Superman Bear


Day Two started very much like Day One. I had breakfast with Steve, Neal and Mike K, who is a member of the Homepage and a great guy I first met at DragonCon back in 2006. Carol was there as well and Rachel even made an appearance. Steve and Neal popped out early because they had a baseball game to get to and everyone else dispersed leaving Mike and me alone to have a long and very enjoyable conversation. I can honestly say that Mike changed the way I look at Superman as a character, which is something I thought would never happen. I won’t go into it now mainly because it would take too long. Suffice to say there is a post in there somewhere which I will hopefully make sometime in the future.


Rachel and I took a quick dip in the pool before getting ready for the day. We were running a little behind, which was totally my fault, and I ended up heading into town by myself so I could make the one o’clock Superman Jeopardy. I rushed to get there, which turned out to be much ado about nothing because I didn’t get on stage as a contestant. Nine guys walked up to the stage, including Steve and I, and instead of narrowing us down based upon our knowledge of Superman lore we all chose numbers and the three slots from the Friday and Saturday Jeopardys were snapped up. I hung around waiting for Rachel as the contest went on and even managed to win a coffee mug by answering one of the audience questions. Towards the end they announced some bad weather was coming through and that we should all prepare for a coming storm.

(Admittedly it was an easy question. When is Superman’s birthday? I kind of felt bad because that’s my birthday, so it wasn’t all that hard. Then again all I won was a coffee mug that says Boxing News so I guess it all balances out.)

Afterwards a group of us went over to Hardee’s for lunch. I haven’t eaten at a Hardee’s for years, mostly because the one here in my neck of the woods was terrible and eventually closed down. Surprisingly it was good. Sure the food stuck with me all freaking day, but it was good at the time. It was another chance for some lively conversation. Soon we were heading back to the tent for the Murphy Anderson panel only to discover that the panel had been moved because of the incoming weather. So off we went for the building containing Artists’ Alley as the clouds grew dark and threatening overhead.

Artists’ Alley was a cramped space when you first walked in. They crowded a bunch of the talent together but everyone seemed to be dealing with it just fine. It was more spacious in the side room, which serves as a church when not sheltering comic fans and artists. Over in the corner was Michael Eury, former editor at DC Comics and current editor of the always entertaining Back Issue. I chatted with him for a minute and arranged for an interview after the panel.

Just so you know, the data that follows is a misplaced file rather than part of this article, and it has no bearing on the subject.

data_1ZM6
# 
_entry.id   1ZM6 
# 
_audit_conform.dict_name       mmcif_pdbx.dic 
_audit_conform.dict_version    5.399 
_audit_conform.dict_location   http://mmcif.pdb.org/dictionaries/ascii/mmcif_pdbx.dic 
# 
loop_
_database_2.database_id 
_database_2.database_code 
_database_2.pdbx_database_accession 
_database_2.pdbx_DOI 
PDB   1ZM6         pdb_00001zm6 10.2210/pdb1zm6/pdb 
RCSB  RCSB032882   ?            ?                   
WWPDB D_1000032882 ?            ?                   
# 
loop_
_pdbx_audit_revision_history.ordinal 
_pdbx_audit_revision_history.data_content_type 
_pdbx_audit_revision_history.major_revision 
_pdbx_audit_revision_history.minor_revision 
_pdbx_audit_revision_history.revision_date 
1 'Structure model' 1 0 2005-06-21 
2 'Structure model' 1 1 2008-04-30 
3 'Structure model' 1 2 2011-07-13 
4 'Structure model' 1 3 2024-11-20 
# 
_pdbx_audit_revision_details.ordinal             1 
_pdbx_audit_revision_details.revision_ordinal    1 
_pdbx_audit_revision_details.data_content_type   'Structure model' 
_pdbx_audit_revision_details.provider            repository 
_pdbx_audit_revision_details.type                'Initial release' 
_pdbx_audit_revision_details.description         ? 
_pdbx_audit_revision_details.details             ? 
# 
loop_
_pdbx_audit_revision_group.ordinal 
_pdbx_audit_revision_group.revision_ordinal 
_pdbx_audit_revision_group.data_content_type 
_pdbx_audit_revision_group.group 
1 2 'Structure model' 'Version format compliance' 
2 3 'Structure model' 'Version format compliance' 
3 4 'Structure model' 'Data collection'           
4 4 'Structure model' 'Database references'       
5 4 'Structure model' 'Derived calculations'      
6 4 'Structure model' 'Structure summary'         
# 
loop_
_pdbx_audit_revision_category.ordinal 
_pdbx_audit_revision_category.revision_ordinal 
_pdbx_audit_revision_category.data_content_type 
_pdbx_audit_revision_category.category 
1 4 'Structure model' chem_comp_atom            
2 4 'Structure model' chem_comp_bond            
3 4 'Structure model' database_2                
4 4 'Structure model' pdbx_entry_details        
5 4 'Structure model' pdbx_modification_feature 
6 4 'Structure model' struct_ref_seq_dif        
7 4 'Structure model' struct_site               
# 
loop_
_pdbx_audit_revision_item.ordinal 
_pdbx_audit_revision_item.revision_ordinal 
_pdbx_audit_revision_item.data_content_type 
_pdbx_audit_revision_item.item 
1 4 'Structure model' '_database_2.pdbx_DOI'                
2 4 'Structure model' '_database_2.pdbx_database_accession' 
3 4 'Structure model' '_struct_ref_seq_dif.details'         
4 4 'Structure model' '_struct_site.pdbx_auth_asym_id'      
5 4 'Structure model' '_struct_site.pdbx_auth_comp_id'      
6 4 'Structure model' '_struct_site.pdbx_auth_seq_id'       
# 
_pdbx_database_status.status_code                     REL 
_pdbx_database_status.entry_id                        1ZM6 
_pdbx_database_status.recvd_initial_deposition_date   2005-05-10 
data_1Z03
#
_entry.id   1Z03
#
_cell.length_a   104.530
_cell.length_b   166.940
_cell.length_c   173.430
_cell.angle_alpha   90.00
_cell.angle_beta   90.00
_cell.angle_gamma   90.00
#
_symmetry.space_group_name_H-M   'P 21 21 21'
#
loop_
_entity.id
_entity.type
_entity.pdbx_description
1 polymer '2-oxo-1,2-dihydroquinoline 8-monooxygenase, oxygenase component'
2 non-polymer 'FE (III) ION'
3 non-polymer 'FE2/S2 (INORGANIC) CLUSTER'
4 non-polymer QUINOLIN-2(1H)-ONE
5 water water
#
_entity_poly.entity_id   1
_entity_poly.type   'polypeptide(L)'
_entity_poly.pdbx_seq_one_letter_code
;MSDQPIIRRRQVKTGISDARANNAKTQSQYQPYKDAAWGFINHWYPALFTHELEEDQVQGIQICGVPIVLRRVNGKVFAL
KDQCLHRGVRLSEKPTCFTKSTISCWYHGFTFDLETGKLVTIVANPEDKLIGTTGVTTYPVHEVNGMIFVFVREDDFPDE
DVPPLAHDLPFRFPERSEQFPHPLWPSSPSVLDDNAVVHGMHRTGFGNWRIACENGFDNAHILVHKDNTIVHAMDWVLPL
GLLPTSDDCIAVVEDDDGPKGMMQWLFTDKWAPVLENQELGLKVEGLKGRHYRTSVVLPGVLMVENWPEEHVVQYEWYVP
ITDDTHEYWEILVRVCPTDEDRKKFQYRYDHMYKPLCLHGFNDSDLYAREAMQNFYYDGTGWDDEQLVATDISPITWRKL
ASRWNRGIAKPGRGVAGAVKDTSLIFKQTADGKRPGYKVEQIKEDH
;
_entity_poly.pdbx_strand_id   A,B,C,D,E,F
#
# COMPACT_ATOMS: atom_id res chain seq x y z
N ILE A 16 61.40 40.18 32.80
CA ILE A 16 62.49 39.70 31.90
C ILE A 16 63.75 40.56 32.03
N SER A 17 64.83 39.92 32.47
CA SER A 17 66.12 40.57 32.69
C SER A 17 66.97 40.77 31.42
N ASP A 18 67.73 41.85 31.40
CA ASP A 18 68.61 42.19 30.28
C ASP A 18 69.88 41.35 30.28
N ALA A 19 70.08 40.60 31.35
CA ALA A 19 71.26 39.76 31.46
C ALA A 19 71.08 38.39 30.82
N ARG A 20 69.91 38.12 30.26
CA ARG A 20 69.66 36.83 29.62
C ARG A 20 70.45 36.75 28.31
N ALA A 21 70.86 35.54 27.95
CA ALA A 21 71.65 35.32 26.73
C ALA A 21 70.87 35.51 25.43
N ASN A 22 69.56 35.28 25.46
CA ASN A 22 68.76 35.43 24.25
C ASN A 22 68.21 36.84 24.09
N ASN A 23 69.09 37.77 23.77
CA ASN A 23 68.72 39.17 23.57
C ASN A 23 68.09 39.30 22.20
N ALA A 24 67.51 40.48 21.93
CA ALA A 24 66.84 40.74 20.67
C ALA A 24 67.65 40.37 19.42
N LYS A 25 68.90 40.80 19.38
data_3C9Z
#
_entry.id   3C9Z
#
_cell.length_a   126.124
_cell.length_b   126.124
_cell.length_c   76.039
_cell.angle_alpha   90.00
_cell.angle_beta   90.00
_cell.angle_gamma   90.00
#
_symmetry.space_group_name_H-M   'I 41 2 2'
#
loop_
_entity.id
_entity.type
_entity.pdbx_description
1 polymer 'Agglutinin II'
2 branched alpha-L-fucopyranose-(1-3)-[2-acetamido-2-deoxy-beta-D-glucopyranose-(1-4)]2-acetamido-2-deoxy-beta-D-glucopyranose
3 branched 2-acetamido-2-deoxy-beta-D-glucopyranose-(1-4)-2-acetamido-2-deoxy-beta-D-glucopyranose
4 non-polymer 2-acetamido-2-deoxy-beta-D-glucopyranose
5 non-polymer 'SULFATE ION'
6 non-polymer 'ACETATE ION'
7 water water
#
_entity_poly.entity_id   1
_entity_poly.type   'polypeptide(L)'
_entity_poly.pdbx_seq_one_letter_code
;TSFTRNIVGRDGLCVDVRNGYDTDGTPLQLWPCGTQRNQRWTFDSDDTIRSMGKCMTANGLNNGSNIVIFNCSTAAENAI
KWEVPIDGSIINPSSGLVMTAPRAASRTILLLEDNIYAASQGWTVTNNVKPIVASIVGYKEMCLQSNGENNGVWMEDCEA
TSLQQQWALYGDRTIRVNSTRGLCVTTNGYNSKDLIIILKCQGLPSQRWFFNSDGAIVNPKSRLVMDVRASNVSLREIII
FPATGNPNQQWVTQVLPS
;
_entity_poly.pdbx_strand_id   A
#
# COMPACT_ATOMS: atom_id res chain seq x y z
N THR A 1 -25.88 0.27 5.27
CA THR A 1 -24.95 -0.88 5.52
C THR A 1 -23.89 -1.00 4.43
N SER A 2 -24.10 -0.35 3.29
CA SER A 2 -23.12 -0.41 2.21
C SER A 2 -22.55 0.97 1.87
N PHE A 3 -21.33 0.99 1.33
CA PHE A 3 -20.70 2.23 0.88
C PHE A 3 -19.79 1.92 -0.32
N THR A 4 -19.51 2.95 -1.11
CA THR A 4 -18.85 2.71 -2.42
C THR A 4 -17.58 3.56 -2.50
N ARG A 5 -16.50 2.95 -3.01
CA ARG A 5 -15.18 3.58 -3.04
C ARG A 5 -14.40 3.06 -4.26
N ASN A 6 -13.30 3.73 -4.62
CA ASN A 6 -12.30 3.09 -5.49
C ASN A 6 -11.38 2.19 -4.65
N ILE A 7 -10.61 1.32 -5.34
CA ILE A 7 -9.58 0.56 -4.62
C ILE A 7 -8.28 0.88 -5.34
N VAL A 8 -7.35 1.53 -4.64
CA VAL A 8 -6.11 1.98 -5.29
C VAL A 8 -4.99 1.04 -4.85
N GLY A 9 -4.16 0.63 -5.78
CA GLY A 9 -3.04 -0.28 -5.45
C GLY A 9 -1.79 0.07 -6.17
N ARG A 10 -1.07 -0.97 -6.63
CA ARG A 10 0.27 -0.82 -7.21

The panel was a lot of fun. There were three other artists at the table, but most of the questions were directed right at Murphy. After a technical glitch was corrected and we could hear what Murphy had to say the questions began. It was interesting hearing about his history as a comic book artist and to find out that he briefly worked for the company that Jerry Siegel was serving as editor for after the 1948 lawsuit. Murphy also revealed that he always thought of Superman as science-fiction character, which I found fascinating for some reason. The questions continued for about an hour and finally the panel wound down.

Rachel informed me she was stepping outside to call home and make sure all was well before I headed over to Michael Eury’s table. Michael turned out to be a really nice guy and a lot of fun to talk to. We started the interview next to his table, but the next presentation began and the area we were in proved to be too loud. So we found a spot in the art gallery and continued our conversation by an air conditioner and considering the fact that not only had it had been hot for the previous two days we were in Metropolis but that we had left a heat wave here in Fayetteville, GA and our air conditioning had gone out right before we left I was happy to be near the sweet, sweet air vent.

Played hell with the audio I’m sure, but hey, that’s the give and take of life.

(Shameless plug: You can hear the interview in the forty-fourth episode of my podcast, Views From The Longbox. Get to the episode by clicking HERE.)

After the interview I followed Michael back to his table, got his business card, felt like an idiot because I forgot my copy of the Krypton Companion back at the hotel room and noticed that some time during our chat the heavens opened up and a Noah worthy rain was pouring down. It was coming down in buckets, as they say, and this wouldn’t have been too much of a problem if not for the fact that Rachel had left to call her mother and when she returned I was not where I had been previously. I felt really bad because apparently she walked up and down the street looking for me and it was during that walk that she discovered there was a hole in her umbrella. She tried calling me but Artist’s Alley isn’t so much a dead zone for cell phone signal strength as a black hole where nothing can escape and eventually she found me during the interview, which made for a nice bit of audio as she was pissed.

She forgave me.